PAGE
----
It’s already been more than a month since the IRS began sending Americans COVID stimulus checks, direct deposits and debit cards for $600. So where’s the other $1,400 that leaders were hoping to approve quickly — to turn those last relief payments into an even $2,000?
The additional money has gotten held up, as President Joe Biden’s broader $1.9 trillion pandemic rescue package is now entangled in the usual Washington political maneuvering. But the Democrats who now control Congress are planning votes this week aimed at putting the checks and other aid on a fast track.
Here’s what to expect this week, plus the latest estimate on when you’re likely to receive more cash.
Biden: ‘Risk is not doing enough’
The White House has been reaching out to Republicans in hopes of winning bipartisan support for Biden’s coronavirus plan. But Republicans flat-out oppose parts of his package, including an increase in the federal minimum wage, and they want the new direct payments focused on lower-income Americans.
The president has said he’s willing to negotiate on income limits for the next checks, but the administration is standing firm on wanting Congress to pass Biden’s entire COVID plan.
“We have learned from past crises that the risk is not doing too much,” Biden said on Friday. “The risk is not doing enough.”
The government’s first, $1,200 relief payments — which were distributed to Americans last spring — were largely needed for essentials, including groceries and rent, the U.S. Bureau of Labor Statistics has said.
A bureau survey found people also used the money for investing or found other, unspecified purposes for it. Those may have included buying affordable life insurance — sales of policies have surged amid the pandemic.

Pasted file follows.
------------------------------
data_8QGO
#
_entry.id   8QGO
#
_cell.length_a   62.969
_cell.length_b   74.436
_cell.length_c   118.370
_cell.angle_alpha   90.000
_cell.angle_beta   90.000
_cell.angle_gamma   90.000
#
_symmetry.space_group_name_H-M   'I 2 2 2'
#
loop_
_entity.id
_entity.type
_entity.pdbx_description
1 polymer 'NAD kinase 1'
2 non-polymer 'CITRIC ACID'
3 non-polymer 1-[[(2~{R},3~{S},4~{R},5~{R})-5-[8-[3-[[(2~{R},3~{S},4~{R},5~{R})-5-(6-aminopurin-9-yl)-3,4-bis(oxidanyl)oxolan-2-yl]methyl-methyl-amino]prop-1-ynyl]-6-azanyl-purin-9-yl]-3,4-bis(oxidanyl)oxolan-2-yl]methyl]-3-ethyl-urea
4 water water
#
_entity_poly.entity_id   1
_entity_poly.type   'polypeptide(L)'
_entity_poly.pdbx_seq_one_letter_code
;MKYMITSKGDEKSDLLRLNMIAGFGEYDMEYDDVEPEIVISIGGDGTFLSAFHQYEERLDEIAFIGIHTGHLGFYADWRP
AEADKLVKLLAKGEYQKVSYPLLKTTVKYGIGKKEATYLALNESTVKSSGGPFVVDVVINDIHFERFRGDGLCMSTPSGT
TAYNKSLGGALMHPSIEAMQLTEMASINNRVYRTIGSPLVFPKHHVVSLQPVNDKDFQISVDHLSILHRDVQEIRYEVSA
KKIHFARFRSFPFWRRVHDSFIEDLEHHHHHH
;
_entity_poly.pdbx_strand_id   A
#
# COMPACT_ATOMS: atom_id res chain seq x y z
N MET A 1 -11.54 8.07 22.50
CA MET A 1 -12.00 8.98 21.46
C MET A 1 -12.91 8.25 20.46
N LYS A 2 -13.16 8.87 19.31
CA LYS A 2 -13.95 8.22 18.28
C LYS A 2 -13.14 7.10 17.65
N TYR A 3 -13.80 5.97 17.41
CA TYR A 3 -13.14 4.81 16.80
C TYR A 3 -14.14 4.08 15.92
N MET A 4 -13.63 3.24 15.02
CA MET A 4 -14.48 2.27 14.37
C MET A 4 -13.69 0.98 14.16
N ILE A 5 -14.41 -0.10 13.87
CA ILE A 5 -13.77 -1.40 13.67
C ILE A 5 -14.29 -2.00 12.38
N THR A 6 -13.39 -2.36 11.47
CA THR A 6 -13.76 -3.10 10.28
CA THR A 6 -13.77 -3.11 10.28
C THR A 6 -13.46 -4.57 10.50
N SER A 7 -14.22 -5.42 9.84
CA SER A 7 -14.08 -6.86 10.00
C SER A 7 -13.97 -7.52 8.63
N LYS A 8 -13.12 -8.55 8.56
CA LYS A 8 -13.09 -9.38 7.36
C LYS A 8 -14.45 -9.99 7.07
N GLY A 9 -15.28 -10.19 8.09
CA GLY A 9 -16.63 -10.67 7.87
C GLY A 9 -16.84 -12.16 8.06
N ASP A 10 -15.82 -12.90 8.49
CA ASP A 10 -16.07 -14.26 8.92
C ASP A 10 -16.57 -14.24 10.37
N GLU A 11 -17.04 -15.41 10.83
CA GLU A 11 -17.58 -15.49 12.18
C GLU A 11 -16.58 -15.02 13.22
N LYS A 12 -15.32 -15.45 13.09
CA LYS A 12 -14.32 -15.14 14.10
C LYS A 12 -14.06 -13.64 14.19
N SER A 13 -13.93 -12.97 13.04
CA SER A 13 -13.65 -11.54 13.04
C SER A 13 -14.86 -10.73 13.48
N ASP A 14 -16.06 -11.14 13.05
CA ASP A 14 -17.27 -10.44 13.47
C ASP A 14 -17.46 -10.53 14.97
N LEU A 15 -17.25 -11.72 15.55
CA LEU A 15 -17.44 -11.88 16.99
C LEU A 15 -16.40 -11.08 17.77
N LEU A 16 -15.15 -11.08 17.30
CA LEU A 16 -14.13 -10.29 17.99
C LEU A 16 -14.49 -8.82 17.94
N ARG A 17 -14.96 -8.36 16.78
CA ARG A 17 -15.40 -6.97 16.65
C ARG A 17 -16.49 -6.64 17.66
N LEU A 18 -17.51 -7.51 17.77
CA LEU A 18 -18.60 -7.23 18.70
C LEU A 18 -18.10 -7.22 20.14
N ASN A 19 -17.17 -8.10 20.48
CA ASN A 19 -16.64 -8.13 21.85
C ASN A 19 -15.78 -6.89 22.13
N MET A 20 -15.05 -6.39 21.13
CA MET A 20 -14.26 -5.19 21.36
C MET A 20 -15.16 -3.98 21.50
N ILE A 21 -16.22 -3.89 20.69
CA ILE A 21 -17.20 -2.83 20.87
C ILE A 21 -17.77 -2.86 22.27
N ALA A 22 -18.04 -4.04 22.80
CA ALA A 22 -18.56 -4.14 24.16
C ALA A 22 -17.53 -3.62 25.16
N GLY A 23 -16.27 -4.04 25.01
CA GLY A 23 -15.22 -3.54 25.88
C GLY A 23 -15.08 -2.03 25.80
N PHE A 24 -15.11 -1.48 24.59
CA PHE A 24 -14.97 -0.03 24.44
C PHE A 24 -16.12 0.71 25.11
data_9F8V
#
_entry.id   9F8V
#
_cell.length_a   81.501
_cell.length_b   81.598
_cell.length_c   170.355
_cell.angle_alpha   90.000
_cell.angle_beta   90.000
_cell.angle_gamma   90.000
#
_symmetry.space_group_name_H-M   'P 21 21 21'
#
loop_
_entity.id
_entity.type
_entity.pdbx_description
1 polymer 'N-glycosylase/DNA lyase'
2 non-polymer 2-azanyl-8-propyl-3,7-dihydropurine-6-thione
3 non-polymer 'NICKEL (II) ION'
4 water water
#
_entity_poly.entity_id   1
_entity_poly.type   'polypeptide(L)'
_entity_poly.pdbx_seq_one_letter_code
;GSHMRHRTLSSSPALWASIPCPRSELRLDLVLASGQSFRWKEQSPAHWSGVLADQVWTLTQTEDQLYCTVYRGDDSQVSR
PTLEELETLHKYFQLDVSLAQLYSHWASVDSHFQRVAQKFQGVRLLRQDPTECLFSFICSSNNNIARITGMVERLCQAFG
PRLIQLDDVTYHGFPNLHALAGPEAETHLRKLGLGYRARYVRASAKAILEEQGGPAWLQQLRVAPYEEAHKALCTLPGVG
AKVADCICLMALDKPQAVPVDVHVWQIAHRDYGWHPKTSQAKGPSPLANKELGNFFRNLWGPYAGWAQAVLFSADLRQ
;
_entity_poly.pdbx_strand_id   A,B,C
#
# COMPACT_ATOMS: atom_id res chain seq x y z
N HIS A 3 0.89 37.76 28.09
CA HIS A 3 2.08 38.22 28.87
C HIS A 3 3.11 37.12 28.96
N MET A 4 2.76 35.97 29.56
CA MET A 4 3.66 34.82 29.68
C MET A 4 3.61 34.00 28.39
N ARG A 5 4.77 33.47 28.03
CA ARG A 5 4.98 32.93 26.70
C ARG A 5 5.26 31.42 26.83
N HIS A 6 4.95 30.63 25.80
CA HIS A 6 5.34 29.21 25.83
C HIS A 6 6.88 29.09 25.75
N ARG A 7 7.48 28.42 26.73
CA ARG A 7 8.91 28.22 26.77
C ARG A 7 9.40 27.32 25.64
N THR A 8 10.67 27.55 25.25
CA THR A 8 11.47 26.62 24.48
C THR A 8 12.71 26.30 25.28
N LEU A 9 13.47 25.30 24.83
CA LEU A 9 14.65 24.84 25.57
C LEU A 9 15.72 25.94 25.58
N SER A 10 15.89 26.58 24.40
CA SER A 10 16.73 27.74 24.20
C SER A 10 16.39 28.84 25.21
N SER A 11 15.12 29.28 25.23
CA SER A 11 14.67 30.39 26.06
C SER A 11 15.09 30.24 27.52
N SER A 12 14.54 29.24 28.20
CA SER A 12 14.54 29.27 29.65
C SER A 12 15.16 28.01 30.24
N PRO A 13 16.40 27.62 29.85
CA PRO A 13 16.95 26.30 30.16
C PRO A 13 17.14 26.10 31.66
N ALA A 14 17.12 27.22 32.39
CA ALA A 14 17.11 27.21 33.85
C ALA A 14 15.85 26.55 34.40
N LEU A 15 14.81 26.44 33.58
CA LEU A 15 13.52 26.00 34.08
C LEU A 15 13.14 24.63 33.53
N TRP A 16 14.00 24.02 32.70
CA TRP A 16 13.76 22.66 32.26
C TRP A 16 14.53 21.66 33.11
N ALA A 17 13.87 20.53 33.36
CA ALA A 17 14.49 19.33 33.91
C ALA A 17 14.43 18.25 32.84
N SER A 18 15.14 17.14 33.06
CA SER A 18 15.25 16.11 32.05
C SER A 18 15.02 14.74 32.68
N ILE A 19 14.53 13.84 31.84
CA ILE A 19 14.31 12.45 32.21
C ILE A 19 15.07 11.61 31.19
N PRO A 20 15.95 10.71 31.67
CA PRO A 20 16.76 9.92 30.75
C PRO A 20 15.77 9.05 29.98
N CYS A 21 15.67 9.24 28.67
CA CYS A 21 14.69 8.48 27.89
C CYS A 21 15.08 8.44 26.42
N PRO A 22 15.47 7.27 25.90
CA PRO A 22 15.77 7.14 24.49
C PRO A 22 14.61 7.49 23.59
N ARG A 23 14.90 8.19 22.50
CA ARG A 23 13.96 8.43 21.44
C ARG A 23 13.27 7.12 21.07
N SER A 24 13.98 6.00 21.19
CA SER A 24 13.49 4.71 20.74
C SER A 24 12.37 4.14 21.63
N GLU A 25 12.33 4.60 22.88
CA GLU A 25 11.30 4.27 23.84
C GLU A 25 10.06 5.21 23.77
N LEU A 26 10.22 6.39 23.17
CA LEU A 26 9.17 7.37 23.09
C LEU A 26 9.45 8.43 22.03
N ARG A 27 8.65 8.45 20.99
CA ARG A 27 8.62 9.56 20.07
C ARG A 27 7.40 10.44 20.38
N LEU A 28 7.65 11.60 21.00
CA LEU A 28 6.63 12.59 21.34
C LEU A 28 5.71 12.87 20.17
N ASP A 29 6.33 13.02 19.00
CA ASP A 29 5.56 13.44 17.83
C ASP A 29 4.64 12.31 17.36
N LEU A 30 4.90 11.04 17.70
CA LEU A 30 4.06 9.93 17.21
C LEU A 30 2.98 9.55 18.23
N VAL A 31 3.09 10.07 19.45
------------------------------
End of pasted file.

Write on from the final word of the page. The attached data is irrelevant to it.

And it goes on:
What’s the latest on timing of 3rd checks?
House Speaker Nancy Pelosi said on Thursday that the House and Senate will take key votes this week on a budget bill that could allow Biden’s package — including the $1,400 stimulus checks — to clear Congress with no Republicans on board, if that’s what it takes.
But that approach would infuriate Republicans. On Sunday, 10 of them from the Senate sent a letter to Biden urging him to negotiate with them and find compromise.
Given the delicate nature of where things stand, and the fact that the Senate will be consumed by the impeachment trial for former President Donald Trump starting the week of Feb. 8, Senate Majority Leader Chuck Schumer now says Congress may not approve the new stimulus checks until mid-March.
“We’ll try to get that passed in the next month, month and a half,” the New York Democrat said on Monday of last week, according to multiple media outlets.
Under that timetable, you’re not likely to see your next relief until late March, and maybe not before April.
What if you need more money immediately?
If COVID is beating up on your household budget and you need additional cash right now, here are a few ways to come up with some money on your own:
Curb the cost of your debt. If you’ve had to use credit cards more than usual during the COVID crisis, you’re likely piling up interest, and that gets expensive. Take control of your credit card debt — and make it go away more swiftly — by rolling your balances into a single, lower-interest debt consolidation loan.
Find creative ways to save. Cancel streaming services and any other monthly subscriptions you’re not using. Resist the urge to order dinner deliveries, plan out homecooked meals, and go to the grocery store with a list you’ll stick to. And, download a free browser add-on that will automatically hunt for better prices and coupons whenever you shop online.
Cut your insurance bills. Since many of us are driving less during the pandemic, car insurance companies have been giving price breaks. But if your auto insurer is one of the stingy ones, shop around for a better policy. You can potentially save hundreds on your homeowners insurance by comparing rates to find a lower price on that coverage.
Refinance your mortgage and slash your payments. Mortgage rates have been lower than ever, so refinancing your existing home loan could provide major savings. Mortgage tech and data provider Black Knight says 19.4 million U.S. homeowners have the potential to cut their housing payments by an average $308 per month through a refi.